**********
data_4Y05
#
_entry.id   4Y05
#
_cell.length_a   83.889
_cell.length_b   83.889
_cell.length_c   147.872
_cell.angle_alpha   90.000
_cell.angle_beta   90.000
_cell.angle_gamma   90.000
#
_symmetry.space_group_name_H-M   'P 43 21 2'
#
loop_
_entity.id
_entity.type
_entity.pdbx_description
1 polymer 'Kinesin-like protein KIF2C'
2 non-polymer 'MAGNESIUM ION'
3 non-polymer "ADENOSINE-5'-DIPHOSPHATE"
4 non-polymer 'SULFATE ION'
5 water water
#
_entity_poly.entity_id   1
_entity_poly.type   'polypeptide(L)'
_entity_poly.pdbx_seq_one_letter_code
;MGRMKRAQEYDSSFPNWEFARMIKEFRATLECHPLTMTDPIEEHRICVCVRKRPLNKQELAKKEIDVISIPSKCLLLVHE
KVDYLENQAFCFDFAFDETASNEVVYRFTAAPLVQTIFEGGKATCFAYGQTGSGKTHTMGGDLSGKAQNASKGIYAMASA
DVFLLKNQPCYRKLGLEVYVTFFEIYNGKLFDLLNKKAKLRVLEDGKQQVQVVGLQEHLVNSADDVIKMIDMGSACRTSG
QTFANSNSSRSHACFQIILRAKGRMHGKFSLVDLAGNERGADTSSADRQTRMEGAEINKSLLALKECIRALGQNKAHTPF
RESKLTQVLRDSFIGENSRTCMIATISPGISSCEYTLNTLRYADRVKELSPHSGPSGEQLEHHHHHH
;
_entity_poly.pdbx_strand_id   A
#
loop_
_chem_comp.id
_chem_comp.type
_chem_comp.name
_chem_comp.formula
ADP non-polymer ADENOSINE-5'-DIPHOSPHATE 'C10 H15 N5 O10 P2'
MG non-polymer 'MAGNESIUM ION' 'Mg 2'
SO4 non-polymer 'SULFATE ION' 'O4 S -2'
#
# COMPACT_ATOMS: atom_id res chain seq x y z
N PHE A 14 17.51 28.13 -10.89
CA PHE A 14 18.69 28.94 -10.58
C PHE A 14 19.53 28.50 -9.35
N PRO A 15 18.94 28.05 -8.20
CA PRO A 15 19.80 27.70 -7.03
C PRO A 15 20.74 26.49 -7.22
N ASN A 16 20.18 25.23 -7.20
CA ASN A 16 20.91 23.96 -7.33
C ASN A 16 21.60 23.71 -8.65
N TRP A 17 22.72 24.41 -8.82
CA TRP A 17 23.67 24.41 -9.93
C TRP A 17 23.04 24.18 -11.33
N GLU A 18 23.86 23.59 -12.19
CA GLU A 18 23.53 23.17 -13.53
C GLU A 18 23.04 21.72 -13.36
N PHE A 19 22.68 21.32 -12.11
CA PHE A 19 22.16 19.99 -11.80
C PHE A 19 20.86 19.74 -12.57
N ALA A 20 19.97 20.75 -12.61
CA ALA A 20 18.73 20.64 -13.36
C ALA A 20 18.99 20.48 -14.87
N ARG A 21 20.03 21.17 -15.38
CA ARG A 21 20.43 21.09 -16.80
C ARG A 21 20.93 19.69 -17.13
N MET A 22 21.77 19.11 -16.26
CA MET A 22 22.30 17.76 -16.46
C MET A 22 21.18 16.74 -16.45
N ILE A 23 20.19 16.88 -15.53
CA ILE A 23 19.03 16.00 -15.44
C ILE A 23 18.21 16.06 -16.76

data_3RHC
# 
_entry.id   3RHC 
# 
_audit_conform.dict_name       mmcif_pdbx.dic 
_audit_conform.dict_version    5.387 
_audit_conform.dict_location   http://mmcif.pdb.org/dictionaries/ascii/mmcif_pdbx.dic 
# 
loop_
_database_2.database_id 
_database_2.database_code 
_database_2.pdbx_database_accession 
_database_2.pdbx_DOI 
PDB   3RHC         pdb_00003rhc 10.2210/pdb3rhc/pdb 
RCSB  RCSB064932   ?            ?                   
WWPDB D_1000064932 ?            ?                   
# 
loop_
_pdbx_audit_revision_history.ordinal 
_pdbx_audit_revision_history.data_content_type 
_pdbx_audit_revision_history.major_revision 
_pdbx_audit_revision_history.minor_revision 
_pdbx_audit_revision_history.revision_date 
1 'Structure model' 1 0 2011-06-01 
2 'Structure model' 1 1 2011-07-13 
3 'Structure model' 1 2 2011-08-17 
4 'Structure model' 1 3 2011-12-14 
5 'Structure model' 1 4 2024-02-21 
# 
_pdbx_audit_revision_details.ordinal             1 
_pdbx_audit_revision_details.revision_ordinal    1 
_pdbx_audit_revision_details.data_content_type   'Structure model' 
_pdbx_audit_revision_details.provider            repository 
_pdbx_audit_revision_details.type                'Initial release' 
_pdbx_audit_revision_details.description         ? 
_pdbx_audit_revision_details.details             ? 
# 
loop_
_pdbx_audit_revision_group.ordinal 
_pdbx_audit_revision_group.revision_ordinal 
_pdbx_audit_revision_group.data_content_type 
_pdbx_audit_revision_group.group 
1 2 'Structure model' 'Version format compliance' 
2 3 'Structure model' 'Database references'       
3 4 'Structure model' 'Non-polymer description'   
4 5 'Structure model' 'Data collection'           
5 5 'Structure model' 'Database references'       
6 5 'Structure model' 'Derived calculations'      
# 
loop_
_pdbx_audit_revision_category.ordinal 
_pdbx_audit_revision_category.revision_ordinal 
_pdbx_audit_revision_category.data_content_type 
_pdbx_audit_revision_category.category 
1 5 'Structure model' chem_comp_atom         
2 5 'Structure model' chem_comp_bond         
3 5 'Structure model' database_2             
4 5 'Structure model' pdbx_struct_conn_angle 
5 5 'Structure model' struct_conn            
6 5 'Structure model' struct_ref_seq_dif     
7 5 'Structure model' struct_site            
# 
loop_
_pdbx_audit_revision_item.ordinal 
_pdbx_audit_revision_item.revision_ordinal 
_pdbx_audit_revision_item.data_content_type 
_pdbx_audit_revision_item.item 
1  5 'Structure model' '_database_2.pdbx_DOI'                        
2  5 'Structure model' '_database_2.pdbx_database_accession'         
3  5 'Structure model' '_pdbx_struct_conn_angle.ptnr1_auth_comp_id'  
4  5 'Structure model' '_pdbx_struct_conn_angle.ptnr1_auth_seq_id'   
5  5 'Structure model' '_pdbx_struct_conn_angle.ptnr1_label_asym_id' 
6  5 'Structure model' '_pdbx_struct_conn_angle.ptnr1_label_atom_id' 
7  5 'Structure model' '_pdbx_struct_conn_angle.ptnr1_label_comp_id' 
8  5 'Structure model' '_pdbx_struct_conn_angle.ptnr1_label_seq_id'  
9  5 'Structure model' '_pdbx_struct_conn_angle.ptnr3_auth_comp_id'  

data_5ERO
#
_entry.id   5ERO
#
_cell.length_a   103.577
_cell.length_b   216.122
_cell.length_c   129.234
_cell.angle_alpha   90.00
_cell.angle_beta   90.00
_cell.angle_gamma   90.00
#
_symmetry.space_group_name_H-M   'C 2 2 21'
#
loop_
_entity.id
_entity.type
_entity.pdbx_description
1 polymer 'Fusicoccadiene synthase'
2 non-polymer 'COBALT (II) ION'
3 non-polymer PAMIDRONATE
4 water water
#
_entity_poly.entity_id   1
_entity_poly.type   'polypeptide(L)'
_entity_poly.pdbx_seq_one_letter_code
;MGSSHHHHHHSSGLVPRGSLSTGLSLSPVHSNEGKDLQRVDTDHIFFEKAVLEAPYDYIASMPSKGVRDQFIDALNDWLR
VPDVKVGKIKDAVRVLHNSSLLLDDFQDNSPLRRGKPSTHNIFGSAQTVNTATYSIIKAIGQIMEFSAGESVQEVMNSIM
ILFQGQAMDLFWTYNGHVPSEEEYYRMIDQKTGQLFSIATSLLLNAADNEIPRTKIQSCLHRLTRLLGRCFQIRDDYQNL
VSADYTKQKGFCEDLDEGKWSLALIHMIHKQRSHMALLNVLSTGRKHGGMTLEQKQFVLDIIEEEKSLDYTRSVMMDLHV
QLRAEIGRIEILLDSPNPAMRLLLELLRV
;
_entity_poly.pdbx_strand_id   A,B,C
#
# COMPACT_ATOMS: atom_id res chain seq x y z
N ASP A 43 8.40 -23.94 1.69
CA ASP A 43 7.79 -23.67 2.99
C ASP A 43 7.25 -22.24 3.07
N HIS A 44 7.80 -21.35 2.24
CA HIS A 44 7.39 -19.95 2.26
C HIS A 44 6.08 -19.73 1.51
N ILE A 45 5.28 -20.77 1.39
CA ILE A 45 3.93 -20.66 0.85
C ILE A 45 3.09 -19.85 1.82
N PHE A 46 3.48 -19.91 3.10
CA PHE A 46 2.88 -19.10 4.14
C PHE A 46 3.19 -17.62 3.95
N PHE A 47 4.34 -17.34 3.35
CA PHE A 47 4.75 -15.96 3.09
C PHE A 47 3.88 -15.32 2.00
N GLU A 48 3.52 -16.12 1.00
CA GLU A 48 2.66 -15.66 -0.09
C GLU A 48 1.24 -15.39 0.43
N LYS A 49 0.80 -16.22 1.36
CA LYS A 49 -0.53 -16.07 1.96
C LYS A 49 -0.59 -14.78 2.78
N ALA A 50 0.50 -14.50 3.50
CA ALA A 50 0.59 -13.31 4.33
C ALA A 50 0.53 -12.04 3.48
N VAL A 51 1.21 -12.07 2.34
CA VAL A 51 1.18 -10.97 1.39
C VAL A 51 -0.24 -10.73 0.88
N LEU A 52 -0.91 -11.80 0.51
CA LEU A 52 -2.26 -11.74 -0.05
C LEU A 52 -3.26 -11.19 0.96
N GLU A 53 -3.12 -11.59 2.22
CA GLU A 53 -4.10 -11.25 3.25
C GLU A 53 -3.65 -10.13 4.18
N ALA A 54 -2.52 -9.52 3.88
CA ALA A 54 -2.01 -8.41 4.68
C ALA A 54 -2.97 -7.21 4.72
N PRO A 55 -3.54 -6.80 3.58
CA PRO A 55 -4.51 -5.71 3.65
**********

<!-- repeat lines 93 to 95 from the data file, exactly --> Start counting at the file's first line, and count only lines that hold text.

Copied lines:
_pdbx_audit_revision_history.ordinal 
_pdbx_audit_revision_history.data_content_type 
_pdbx_audit_revision_history.major_revision 